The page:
The Wolverine

June July 2018

The Wolverine: Covering University of Michigan Football and Sports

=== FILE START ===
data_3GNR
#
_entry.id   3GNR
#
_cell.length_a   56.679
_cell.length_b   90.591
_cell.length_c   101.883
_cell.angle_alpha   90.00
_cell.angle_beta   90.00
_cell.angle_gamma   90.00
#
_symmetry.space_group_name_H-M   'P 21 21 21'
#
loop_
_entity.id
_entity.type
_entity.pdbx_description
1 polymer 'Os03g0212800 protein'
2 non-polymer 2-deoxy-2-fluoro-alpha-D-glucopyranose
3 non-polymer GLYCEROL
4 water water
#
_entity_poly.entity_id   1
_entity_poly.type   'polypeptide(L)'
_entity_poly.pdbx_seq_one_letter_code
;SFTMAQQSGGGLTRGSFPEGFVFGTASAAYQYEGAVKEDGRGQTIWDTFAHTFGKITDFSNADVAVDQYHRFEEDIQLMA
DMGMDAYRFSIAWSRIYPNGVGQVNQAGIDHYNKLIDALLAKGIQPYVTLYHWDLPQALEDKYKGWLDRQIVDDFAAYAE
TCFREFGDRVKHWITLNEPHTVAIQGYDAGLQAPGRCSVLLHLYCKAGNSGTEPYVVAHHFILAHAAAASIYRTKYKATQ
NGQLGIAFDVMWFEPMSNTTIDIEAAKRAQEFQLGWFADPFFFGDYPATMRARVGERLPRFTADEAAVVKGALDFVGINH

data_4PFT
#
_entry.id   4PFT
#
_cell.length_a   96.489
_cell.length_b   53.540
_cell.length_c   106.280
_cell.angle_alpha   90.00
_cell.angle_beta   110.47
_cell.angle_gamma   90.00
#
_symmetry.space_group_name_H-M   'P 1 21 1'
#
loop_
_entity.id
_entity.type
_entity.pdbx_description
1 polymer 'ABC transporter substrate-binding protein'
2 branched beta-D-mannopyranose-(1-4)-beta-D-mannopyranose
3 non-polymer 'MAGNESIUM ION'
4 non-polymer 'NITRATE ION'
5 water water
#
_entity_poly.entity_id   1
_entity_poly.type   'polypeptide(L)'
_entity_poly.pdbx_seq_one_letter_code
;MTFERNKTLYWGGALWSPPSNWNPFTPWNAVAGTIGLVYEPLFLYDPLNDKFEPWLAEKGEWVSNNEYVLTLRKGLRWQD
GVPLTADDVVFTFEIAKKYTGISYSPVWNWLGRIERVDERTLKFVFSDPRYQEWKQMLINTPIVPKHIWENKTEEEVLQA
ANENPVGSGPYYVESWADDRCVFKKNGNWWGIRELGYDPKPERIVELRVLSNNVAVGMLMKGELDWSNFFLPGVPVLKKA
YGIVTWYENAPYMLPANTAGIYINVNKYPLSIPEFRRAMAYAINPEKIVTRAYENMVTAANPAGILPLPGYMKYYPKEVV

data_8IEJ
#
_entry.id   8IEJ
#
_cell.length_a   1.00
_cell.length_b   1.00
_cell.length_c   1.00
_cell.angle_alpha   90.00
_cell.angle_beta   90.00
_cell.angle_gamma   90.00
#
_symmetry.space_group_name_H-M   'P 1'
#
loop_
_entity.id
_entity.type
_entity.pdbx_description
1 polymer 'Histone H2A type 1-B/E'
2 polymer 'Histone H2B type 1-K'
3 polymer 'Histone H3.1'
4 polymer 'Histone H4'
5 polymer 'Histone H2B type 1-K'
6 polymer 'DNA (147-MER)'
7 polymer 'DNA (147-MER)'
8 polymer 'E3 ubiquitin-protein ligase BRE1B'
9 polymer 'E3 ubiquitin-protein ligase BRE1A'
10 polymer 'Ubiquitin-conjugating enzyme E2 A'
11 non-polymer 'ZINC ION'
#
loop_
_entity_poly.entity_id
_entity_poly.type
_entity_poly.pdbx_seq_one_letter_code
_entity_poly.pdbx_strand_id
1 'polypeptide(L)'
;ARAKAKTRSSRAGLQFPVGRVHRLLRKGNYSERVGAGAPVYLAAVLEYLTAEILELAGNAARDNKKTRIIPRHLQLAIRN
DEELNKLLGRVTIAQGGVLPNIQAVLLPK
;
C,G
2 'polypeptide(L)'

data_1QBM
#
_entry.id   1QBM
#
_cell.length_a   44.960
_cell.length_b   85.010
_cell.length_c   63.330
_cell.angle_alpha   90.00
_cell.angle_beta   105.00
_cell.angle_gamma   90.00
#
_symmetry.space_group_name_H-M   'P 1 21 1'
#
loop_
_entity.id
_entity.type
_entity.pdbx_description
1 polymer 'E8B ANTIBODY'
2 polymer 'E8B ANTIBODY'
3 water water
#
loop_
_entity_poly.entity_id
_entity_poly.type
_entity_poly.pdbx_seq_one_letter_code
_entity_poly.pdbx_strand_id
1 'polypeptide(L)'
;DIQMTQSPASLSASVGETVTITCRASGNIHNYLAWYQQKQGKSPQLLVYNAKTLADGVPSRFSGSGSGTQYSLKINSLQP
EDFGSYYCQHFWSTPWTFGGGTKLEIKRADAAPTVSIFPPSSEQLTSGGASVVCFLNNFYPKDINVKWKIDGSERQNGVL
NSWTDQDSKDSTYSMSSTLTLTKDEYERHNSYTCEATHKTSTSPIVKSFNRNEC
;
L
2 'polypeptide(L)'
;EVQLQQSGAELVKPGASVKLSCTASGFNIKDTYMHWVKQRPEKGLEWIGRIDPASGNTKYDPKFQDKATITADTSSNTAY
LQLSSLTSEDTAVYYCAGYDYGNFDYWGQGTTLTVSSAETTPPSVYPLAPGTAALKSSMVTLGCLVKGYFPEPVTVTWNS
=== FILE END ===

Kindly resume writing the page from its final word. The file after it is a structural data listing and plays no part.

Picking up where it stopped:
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JUNE/JULY 2018 THE WOLVERINE 63   WHERE ARE THEY NOW? and work himself into such a lather that the energy became contagious." Guynes recalled one chalk talk at Ann Arbor 's Campus Inn, prior to a showdown with Michigan State. Moeller got worked up to the point of taking it out on a nearby chalkboard. "Mo hauls off and hits it with a right cross — bam!" Guynes re- counted. "Splinters the chalk board. The room goes nuts. We're all fired up, and we're ready to go downstairs and get on the busses. It's about to be an ass-kicking today. "I was one of the last guys out of the room. Mo walks over to Schmitty — Paul Schmidt, our trainer at the time. He says, 'Hey, hey, hey, Schmitty, you think I broke it?' I cracked up. The bravado and the per- sona was sincere, but to see that right there humanized everything." Guynes also recalled the moment the new boss established himself as Michigan's coach in the minds of some players, including the choppy, over-emphasized cadence players summon when invoking Carr. "We were in two-a-days, and it was like eight million degrees outside, with four trillion percent humidity — no hyperbole," Guynes quipped. "We're getting after it, and Lloyd is in the mid- dle of four fields, and he's going off … 'Get over here! Son of a … hurry up!' "I'm like, bro, I'm not running any- more. I quit. So … we run over there. 'Everybody take a knee!' He starts going into a rant, and everybody's like, what the hell is going on? Sun- stroke? Schmitty … "So he starts yelling at Schmitty. Two or three minutes later, Schmitty comes back out, and he's got a gaggle of Pop- sicles. That became the Popsicle break. We had an eight-minute reprieve, and then it was back to work. That's when Lloyd started to take over." Guynes figured to truly take over a position in 1995, but a spinal com- pression set him back, and when he recovered, he found himself splitting time with Jon Runyan. His personal low point occurred during Michi- gan's high point, the 31-23 win over No. 2 Ohio State, in which Tshimanga Biakabutuka ran wild for 313 yards. It proved an offensive lineman's dream … and one's nightmare. "I wasn't that guy: 'Hey, Coach, can I go in now? Can I go in now?' That never was me," Guynes said. "The last play of the game, where we knelt on the ball, that's when they told me to go in. "It took everything in my Christian nature not to have that mutinous mo- ment on the field." He considered leaving, but returned for the 1996 season and became Mich- igan's starting left tackle for the en- tire year. That season also ended with a win over Ohio State, but this one took place in Columbus, Guynes in the heart of the action — and the hate. "We had already lost three games by then," Guynes recalled. "We bus down to Columbus, and 'Braveheart' was the movie we watched on the bus. It was a galvanizing movie. The greatest speech, besides Mo breaking the chalk- board, Lloyd gave before that game. "It went a little something like this: 'Hey! They've got this gigantic All- American left tackle! I don't know if our defensive ends are going to be able to get around him! Glen Steele — are you scared, son? Are you scared? Hell! We've got our own All-Amer- ican linebacker — Jarrett [Irons]. I don't know if he's going to hit any- body! Guynes, son, are you scared? Are you going to block anybody this game? What are you going to do?' "He just started calling guys out. By the time he got done, it was palatable, the energy. It was tense energy, chomp- ing-at-the-bit energy. You're literally teared up, because you have no other physical form of catharsis to express what you're feeling at that moment." The Wolverines unleashed all the emotion on the field, running through Ohio State's senior day introductions and then running out the clock on the counter-trey, over and over and over. Guynes even got flipped off by an angelic-looking, white-haired Buck- eye fan on the way out. "Dude, that made my whole trip, right there," he said, grinning. He played a year for the Arizona Cardinals in the NFL, won a World Bowl with the Berlin Thunder of NFL Europe and eventually got football "out of my system" in the Arena League back home. Now, he is at peace and keeping the peace for the past dozen years. It's a good fit, for someone who has always been on guard. ❏ Michigan Accomplishments: Played offensive guard and tackle for the Wol‑ verines from 1992‑96 … Started 23 games during his career at Michigan … Part of teams that beat Ohio State in three of his four seasons on the field. Professional Accomplishments: Spent one season with the NFL's Arizona Cardinals … Played briefly in the Canadian Football League and spent two years with the Berlin Thunder in NFL Europe, winning the World Bowl in 2001 … Played some Arena League Football in Peoria, Ill., before giving up the game … Has served as a deputy for Washtenaw County (Mich.) Sheriff 's Office the past 12 years. Education: Earned a Bachelor of Arts degree in kinesiology at the University of Michigan in 1996 … Graduated from the Washtenaw Community College Police Academy in 2005. Michigan Memory: "It's graduation. We did it in The Big House, and to have all the boys who played football, and our non‑athlete friends there, was perfect. "I completed the journey — played, started, went to a lot of different places, did a lot of great things. But at the end of the day, I got my degree, and I did it in three and a half years." The Thomas Guynes File Guynes has been a deputy for the Washtenaw County (Mich.) Sheriff 's Office the past 12 years and currently serves as the resource officer for several schools in the area. PHOTO COURTESY THOMAS GUYNES

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